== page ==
Horseshoe Crabs on Memorial Day

Horseshoe crabs in the Atlantic, Elizabeth Fagan, Lake Michigans Left Coast

Horseshoe Crabs on Memorial Day

I discovered horseshoe crabs as a child summer-vacationing on the Eastern seaboard.

They washed up on Maryland’s barrier spit, creating marvelous spectacles for screeching toddlers. The creatures were sleek, green, foreign, with tails like whips. Underneath, they were at once frightening and fascinating.

In my teenage years, Connecticut’s colonial towns on the Sound became my milieu. I attended a private arts high school just north of Hammonasset Beach. A group of classmates or a Memorial Day party. We sat on a sunlit breakwater among fine historic homes, drinking beer drowsily and dangling our feet into clear, cold brine.

Inches below our winter-white toes, horseshoe crabs gathered in shallow water, humble shells as big as our privileged heads. Carefree pairing was the theme of the day. The horseshoe crabs’ unlikely physical maneuvers were far less clumsy than our social ones. We watched in awe their small, mighty efforts. And they mated as they have for 450 million years, shamelessly, unforgettably.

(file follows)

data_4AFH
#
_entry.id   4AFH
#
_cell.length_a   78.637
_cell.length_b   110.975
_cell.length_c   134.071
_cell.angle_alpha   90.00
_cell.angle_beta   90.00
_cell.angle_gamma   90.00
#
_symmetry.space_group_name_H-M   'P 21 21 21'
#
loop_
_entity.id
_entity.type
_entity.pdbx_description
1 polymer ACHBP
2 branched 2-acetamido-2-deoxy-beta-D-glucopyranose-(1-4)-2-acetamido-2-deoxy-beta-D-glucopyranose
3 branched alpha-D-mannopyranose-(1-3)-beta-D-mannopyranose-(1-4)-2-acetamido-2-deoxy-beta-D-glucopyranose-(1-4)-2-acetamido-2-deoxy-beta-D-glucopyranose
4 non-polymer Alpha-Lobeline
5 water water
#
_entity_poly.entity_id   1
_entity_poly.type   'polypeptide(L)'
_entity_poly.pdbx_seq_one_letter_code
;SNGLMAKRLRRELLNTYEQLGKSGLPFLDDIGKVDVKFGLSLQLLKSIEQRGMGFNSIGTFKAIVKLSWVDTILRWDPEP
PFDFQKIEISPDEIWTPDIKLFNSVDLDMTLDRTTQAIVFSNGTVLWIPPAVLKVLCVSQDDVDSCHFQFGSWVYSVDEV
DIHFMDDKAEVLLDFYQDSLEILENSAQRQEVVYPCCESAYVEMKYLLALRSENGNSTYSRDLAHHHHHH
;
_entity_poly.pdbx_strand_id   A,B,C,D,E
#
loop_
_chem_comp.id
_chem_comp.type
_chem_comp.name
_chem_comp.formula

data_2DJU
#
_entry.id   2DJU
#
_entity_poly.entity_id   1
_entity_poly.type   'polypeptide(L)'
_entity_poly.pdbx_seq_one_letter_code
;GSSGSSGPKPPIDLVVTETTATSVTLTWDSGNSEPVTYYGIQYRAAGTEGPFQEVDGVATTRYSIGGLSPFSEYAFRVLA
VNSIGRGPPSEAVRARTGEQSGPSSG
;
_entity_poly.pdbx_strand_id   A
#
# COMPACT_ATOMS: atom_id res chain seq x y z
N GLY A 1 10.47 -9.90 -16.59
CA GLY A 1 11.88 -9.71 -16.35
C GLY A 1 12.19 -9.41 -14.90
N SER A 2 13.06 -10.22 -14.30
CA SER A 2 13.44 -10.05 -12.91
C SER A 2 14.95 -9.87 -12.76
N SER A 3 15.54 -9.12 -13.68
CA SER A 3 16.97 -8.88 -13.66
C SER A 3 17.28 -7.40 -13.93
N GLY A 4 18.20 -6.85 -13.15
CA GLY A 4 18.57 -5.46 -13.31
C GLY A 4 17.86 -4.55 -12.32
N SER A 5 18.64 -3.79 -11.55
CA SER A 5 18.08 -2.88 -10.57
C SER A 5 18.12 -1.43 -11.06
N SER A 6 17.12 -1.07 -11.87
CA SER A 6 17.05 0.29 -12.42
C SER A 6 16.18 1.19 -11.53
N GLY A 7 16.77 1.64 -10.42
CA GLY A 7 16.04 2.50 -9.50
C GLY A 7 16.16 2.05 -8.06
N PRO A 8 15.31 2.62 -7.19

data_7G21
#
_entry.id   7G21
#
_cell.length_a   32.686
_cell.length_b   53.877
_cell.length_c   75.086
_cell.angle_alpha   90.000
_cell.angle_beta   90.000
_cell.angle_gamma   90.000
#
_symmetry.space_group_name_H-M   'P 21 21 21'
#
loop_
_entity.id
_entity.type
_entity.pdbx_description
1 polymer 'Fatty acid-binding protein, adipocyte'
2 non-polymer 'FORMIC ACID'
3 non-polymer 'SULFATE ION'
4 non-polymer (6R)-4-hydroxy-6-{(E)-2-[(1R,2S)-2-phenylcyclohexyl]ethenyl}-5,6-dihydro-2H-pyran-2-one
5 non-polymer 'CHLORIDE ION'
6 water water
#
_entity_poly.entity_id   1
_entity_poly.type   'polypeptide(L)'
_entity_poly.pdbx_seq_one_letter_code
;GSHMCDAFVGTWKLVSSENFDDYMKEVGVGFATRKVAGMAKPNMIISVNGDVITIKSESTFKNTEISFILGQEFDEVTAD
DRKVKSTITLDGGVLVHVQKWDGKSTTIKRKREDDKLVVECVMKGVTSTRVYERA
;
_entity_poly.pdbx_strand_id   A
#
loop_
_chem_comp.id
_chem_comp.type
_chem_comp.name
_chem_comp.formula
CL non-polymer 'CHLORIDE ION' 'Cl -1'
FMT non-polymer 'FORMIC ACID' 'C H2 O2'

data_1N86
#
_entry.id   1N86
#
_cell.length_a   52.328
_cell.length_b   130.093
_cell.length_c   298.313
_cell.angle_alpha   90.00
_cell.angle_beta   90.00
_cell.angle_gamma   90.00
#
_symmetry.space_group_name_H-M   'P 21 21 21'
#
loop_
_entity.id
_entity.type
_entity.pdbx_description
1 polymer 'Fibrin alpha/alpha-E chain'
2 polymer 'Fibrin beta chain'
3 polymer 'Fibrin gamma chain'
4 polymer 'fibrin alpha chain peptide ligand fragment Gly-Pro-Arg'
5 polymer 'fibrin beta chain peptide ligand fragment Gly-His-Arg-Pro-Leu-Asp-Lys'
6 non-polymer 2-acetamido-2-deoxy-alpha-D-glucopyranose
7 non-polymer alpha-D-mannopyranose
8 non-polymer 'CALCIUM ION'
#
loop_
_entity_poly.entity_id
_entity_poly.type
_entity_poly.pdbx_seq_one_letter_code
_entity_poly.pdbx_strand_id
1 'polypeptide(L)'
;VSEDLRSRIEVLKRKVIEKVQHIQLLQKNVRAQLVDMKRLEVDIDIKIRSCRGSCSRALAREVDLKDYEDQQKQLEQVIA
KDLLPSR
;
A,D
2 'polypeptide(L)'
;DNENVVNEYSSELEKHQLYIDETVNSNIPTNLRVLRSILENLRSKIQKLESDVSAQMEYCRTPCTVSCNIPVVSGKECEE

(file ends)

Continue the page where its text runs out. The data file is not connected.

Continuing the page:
An article on The Atlantic’s website informed readers the unusual blood of the horseshoe crab was big business. Every drug certified by the FDA must be tested using a certain chemical abundant in the blood of “a forgettable sea creature.” Corporate medicine calls their brand of horseshoe-crab factory farming “bleeding.” The article showed photos of masked, gloved, medical technicians watching long rows of horseshoe crabs restrained at odd angles in machinery. The unfortunate creatures dripped their baby-blue blood through tubes into sterile glass bottles. When they are nearly bled to death, someone unhooks those horseshoe crabs and throws them back into the ocean. The medical industry claims “only a small percentage of them die.”

Elizabeth G Fagan, Lake Michigans Left Coast,
Elizabeth G Fagan

About the Author

Elizabeth G Fagan is a professional writer and artist who resides on Lake Michigan’s shoreline in southeastern Wisconsin—a place she calls Lake Michigan’s Left Coast. Fagan attended The Hammonasset School, a private arts high school in Connecticut, where she began writing, taking photographs, and making art. She earned a BA in English at Grinnell College (Grinnell, Iowa) and the University of Illinois, Chicago (UIC). She has an MA in Linguistics with a specialization in teaching English as a second language (ESL) from UIC. She subsequently attended The University of Chicago’s copyediting program. Fagan later added an associate degree in Web Development from DePaul University, Chicago.

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